The persistence of boundaries

Great Britain 550AD

Great Britain 550AD

I like the fact that I live overlooking what was once an international boundary.  When I mention this to people they tend to look rather puzzled.  Then I point out that fourteen or fifteen hundred years ago the valley in which I live formed the boundary between the kingdom of the South Saxons, Sussex, and the kingdom of Kent.

If I was honest I’d admit that we don’t know exactly where the boundary between Kent and Sussex lay but I’d be prepared to bet that much of it is where it lies now.

The reason I reckon that’s a fair bet is because boundaries have certain persistence.  Yes we do tinker with them.  Since Victorian times we’ve done a lot of tidying up where our county boundaries are concerned.

Map of Sussex 1610, 1641 printing

Map of Sussex 1610, 1641 printing

The border between Kent and Sussex reputedly used to run through The Sussex Arms pub in Tunbridge Wells, but these days it’s been moved to the outskirts of the town so that the old Sussex parts now lie in Kent.  Likewise Lamberhurst, which used to be divided by the county boundary which ran along the river Teise is, since 1894, wholly in Kent.  Meanwhile Bewl Water is now in Sussex whereas, when the valley was flooded in 1974/5 the smaller part of it was in Kent.

Sometimes we change boundaries wholesale, and when we do things like abolish the county of Rutland people get terribly upset that lines on a map have disappeared and demand their lines back.

Detail of above

Detail of above

However the thing that particularly fascinates me is the boundary between the parishes of Wadhurst and Ticehurst because on every map I can find, going back to the early 17th Century, that boundary has also been the northernmost part of the boundary between the rapes of Hastings and Pevensey.

Historically Sussex was divided into rapes – administrative areas like the Ridings of Yorkshire or the Lathes of Kent.  There were, when they fell out of use, six; all running north-south from the sea towards London. Received wisdom has it that this was so no one baron could block all the king’s routes to the sea and so to Normandy.

From the west those were Chichester, Arundel, Bramber, Lewes, Pevensey and Hastings.  However originally there were four with Chichester and Bramber being part of the single western rape of Arundel.

John Speed's map of Sussex, 1651 printing

John Speed’s map of Sussex, 1651 printing

Arundel, Lewes, Pevensey and Hastings rapes are thought to predate the conquest. Wadhurst was within the hundred of Loxfield Camden within Pevensey Rape and Ticehurst was within Shoyswell Hundred in Hastings rape (Shoyswell was a manor next to King John’s Lodge on Sheepwash Lane between Burgh Hill and Ticehurst but is now no more than a house name).

Even now however they lie in different local authority areas; Wadhurst in Wealden and Ticehurst in Rother, and in different parliamentary constituencies.

That arbitrary line running, it would seem, along the Hook River and into the River Bewl has been a boundary for a thousand years, perhaps more.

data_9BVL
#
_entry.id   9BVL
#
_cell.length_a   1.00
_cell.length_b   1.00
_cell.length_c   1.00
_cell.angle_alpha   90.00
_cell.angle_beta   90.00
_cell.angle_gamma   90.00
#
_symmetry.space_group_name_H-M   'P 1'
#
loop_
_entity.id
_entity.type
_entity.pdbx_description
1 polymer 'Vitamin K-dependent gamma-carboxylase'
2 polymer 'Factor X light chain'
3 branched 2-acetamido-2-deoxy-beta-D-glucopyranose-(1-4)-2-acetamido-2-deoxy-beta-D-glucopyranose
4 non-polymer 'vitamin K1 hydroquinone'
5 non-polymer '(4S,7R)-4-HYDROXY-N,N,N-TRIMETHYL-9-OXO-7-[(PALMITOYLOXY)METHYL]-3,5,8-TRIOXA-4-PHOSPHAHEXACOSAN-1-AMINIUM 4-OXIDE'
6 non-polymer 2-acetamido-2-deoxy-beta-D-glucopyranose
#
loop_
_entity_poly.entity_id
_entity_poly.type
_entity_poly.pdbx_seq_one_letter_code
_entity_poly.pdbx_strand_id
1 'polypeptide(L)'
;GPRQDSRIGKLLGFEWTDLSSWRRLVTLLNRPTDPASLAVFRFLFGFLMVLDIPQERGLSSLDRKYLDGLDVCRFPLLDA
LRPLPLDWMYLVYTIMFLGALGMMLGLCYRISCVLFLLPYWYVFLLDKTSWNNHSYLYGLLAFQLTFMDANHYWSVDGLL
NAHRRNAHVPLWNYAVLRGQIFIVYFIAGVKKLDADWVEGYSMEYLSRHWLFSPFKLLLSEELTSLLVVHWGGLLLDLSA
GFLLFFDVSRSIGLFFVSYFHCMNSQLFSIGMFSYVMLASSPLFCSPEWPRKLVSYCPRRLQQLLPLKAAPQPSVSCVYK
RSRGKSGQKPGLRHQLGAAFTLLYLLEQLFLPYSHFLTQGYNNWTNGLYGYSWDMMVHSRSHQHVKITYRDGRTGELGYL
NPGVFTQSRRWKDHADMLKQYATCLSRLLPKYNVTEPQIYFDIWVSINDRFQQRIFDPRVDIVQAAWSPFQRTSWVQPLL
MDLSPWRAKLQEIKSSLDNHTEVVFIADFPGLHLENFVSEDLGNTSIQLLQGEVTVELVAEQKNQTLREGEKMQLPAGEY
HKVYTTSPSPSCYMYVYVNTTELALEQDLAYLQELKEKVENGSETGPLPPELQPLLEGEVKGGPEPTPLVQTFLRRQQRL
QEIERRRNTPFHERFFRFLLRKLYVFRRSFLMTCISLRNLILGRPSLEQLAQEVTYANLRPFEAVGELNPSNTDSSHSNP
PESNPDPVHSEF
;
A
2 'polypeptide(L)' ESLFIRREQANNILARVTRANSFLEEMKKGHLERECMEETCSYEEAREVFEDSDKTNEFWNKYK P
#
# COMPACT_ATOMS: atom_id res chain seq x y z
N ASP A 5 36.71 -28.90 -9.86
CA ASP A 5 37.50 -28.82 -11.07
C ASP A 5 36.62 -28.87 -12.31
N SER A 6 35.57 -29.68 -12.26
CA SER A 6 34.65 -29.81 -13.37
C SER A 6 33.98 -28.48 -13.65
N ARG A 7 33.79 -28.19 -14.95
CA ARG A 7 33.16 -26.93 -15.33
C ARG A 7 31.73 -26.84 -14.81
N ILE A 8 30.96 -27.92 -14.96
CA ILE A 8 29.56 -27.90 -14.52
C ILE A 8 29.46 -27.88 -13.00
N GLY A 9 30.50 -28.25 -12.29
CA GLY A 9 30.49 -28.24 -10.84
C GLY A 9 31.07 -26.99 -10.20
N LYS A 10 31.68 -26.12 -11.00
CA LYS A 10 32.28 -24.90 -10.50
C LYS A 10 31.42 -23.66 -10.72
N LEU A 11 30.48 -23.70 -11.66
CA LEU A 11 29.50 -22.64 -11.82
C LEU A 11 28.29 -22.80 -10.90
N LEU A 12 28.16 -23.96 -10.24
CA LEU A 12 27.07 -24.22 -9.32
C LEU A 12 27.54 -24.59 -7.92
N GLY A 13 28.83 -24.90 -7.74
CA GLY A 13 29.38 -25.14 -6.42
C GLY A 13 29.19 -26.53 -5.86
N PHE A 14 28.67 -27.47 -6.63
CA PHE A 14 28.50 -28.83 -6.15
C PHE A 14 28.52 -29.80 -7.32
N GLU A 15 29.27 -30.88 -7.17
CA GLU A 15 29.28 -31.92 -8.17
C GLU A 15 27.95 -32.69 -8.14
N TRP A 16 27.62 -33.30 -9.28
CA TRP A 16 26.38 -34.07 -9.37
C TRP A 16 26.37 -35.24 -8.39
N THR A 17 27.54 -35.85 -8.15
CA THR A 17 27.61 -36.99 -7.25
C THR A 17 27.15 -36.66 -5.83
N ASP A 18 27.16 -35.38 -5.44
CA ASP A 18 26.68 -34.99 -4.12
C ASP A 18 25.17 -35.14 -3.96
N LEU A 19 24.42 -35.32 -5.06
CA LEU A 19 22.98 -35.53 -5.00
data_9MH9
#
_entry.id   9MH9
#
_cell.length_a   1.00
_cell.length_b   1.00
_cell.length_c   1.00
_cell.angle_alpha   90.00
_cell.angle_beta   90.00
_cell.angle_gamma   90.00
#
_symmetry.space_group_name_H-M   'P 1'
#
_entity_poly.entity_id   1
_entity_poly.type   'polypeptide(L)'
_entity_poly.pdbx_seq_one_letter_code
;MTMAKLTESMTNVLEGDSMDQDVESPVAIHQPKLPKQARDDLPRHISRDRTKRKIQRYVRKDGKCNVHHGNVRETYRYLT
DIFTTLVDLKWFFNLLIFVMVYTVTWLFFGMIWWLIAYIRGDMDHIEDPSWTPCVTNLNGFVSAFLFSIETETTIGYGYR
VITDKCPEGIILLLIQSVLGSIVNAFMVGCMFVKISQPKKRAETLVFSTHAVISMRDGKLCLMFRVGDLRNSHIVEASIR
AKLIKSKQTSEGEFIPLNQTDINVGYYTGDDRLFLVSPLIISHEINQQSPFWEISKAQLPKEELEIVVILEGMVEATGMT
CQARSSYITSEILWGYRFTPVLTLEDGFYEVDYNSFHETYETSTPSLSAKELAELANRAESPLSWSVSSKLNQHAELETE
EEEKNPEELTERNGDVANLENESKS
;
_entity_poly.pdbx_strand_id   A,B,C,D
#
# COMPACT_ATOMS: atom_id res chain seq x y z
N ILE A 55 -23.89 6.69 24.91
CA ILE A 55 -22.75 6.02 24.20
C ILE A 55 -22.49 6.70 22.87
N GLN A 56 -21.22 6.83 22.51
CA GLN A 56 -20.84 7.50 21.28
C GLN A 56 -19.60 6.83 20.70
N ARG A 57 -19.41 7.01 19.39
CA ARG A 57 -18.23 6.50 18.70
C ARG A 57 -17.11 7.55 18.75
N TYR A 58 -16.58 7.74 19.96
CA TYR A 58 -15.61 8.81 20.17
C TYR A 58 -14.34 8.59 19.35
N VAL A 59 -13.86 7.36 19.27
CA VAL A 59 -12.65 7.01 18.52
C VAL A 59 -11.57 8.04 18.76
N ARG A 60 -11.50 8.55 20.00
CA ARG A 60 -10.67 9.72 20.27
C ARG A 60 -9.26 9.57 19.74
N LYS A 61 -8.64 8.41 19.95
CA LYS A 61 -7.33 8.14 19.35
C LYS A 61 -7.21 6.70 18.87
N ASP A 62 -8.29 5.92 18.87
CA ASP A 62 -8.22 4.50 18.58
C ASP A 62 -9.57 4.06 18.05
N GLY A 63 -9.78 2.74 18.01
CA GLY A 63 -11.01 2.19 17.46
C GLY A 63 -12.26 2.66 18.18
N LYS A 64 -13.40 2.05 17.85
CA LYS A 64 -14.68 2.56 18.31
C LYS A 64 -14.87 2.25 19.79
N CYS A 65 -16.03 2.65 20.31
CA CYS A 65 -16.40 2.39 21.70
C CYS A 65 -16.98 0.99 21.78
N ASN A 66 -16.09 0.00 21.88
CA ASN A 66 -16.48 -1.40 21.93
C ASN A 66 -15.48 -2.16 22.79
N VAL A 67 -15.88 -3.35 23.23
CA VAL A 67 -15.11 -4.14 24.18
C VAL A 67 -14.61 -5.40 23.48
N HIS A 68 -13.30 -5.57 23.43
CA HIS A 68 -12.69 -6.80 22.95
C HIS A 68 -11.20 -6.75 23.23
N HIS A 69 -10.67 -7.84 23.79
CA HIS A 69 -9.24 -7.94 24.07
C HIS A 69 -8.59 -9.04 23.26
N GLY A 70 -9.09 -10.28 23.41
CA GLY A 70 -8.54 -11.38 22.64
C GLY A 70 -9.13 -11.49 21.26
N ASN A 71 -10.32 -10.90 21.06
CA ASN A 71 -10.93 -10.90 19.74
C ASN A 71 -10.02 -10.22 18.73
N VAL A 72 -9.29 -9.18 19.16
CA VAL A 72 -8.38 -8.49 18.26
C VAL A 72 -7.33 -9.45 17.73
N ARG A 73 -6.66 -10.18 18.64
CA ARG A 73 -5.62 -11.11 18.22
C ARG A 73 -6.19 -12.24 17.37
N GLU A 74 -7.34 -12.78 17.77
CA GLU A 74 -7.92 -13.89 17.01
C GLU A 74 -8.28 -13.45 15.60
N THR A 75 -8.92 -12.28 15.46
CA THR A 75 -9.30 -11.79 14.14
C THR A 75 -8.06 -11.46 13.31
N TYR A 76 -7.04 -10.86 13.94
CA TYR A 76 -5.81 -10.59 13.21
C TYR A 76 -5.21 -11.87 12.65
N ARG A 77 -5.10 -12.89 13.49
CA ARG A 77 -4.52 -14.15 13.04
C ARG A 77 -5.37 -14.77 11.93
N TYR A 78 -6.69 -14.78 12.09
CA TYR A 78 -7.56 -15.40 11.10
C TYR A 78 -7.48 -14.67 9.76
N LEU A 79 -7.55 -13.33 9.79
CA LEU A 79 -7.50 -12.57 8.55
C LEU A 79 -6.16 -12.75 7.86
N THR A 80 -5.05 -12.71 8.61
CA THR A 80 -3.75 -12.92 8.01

Satellite image of the Hook River running into Bewl

Satellite image of the Hook River running into Bewl

We like to think we shape our landscape, and we do.  But our landscape also has a hold upon us and it leaves in mark, often unnoticed, on generation after generation.

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2 Responses to The persistence of boundaries

  1. Dave Ells says:

    Hi Jonathan, I just wanted to let you know that the Traditional boundary of Sussex still exists, not administratively but culturally. On 23rd April 2013 the Department of Communities and Local Government confirmed that the Historic Counties of England still exist… http://abcounties.com/news/government-formally-acknowledges-the-historic-counties-to-celebrate-st-georges-day/ .

    The traditional boundary is still the line of the Grom Brook in Tunbridge Wells, which runs down the centre of the Corn Exchange and by The Sussex Arms. The traditional boundary also goes still goes through Lamberhurst and Scotney Castle is still in Sussex despite what The National Trust says. We are working on a project to mark the traditional boundary on to OS Explorer maps and rediscovering county boundary posts and stones which today still lie on the historic boundary.

    There is a small hamlet called Griggs Green, traditionally Sussex and administratively Hampshire County Council, here there are approximately 19 county boundary stones running along the traditional boundary. We have found that a lot of the traditional boundary goes back to The Kingdom of the South Saxons especially along the Sussex-Hampshire (South Saxons-West Saxons) boundary, so would, as you say, have once been an International boundary.

    The historic boundary which runs through the centre of the parish of Broomhill east of Camber (now administered wholly by East Sussex County Council) is in the same place as described in a charter by the Kentish King Aethelbert in AD741 “…Bishop’s Wic, as far as the wood called ripp’….and the bounds of Sussex.”. ‘Bishop’s Wic’ is marked on modern maps as ‘The Wicks’, ‘the wood called ripp’ is marked now as ‘Midrips’, and ‘the bounds of Sussex’ is coincident with the ‘Kentpen Wall’. This shows the continuity of the boundary here to be at least 1270 years.

    The traditional boundaries and counties need to be preserved like any ancient forest or age-old castle; most of our counties pre-exist England itself.

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